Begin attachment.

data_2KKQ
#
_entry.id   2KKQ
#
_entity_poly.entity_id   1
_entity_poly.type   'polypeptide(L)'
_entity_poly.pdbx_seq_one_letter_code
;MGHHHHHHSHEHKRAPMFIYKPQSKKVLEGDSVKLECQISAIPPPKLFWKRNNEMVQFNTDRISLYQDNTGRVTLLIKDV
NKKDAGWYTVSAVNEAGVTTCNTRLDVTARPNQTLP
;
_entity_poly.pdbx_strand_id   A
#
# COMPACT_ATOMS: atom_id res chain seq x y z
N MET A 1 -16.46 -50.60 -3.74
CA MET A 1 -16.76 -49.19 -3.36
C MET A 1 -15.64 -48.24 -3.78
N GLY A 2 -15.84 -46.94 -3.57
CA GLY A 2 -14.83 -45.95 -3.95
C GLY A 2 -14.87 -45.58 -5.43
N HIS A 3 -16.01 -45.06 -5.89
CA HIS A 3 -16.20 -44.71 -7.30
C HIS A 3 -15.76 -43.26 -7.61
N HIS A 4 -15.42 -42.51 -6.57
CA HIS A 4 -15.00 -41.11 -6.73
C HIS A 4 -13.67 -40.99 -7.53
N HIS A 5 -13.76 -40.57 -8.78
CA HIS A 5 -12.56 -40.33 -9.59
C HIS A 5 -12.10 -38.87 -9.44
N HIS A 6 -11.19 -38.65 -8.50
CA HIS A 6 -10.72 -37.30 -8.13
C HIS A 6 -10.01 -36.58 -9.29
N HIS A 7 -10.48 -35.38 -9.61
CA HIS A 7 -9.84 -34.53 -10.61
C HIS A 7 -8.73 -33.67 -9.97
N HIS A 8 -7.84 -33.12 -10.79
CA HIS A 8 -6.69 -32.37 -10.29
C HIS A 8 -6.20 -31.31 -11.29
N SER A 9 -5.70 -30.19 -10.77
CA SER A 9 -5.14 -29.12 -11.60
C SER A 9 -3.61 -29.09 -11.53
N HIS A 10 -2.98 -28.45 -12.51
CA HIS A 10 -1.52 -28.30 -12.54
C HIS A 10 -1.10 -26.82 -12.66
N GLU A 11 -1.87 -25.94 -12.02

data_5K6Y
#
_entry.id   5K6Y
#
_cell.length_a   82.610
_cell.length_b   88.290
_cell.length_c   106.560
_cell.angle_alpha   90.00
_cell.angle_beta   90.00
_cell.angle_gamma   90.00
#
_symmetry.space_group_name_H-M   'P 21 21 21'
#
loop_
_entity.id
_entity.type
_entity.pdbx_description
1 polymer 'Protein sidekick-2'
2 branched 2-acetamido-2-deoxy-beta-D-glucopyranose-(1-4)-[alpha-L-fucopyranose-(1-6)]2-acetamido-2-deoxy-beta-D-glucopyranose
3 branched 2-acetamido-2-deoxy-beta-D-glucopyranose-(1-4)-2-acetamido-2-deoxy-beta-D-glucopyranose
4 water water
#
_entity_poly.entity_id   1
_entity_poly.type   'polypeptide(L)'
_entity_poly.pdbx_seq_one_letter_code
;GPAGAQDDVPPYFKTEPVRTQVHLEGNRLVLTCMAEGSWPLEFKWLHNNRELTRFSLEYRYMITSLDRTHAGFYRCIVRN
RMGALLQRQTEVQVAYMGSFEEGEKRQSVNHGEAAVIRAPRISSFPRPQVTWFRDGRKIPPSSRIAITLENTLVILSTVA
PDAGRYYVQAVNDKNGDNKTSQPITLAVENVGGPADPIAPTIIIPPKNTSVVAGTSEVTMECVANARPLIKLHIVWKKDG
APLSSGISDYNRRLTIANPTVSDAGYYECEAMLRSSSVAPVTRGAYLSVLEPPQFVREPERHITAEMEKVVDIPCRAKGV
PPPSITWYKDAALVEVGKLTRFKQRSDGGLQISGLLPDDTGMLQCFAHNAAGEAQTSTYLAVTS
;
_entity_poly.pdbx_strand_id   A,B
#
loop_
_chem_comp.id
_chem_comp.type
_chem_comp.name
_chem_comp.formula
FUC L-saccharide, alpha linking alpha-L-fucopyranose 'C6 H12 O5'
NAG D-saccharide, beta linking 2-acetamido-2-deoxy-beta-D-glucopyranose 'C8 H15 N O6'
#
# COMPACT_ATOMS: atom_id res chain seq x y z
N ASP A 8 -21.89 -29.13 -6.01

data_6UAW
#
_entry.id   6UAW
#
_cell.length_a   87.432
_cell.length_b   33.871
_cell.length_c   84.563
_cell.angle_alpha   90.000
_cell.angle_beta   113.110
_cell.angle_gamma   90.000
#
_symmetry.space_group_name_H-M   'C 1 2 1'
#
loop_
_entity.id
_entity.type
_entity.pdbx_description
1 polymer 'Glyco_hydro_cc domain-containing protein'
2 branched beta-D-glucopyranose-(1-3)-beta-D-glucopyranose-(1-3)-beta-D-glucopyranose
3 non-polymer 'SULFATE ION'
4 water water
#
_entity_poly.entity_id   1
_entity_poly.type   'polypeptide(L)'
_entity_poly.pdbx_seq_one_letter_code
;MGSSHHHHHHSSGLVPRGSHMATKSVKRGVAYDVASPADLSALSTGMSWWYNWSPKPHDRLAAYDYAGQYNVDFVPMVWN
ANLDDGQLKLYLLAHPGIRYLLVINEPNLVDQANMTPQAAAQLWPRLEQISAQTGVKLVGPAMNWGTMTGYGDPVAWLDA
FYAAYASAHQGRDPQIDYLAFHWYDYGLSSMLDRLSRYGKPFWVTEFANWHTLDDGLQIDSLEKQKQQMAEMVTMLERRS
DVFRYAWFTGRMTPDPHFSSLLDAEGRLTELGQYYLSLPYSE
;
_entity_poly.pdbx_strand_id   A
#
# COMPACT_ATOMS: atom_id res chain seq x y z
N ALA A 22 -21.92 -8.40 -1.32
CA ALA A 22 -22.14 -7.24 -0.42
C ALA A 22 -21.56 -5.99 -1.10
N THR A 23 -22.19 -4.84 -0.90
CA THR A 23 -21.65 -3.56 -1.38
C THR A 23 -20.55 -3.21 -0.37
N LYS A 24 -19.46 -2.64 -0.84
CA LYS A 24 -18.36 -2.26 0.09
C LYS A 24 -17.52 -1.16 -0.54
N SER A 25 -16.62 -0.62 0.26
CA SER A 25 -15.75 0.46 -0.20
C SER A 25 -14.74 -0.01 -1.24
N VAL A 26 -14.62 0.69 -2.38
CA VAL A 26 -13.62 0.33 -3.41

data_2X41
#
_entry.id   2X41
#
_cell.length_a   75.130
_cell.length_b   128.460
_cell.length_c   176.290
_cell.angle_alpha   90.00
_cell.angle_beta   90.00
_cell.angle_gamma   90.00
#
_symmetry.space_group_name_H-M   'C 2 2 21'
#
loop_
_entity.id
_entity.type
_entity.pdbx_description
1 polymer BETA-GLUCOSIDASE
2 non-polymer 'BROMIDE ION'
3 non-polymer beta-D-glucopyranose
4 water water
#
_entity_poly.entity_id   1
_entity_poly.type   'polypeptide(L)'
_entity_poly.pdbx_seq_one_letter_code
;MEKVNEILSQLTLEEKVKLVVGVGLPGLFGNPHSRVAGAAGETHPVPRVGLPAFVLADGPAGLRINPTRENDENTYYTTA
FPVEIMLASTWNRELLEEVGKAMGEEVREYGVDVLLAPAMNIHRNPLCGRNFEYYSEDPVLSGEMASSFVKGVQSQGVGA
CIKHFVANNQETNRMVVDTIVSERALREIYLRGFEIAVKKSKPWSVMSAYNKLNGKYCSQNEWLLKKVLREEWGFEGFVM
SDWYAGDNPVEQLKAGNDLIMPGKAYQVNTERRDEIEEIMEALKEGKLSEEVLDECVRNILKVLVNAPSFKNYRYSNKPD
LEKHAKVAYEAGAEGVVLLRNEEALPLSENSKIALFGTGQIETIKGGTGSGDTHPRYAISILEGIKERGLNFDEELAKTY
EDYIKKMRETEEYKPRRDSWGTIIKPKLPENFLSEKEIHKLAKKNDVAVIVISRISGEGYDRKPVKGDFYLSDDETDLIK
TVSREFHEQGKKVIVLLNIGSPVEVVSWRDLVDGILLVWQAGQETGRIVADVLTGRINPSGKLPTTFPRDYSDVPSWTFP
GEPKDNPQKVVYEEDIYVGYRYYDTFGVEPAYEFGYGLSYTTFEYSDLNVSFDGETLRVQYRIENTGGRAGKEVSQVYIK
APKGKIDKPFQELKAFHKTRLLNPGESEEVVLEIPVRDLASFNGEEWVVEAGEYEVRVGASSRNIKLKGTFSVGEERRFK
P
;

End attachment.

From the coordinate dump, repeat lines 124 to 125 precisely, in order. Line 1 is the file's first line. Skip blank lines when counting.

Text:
N THR A 23 -22.19 -4.84 -0.90
CA THR A 23 -21.65 -3.56 -1.38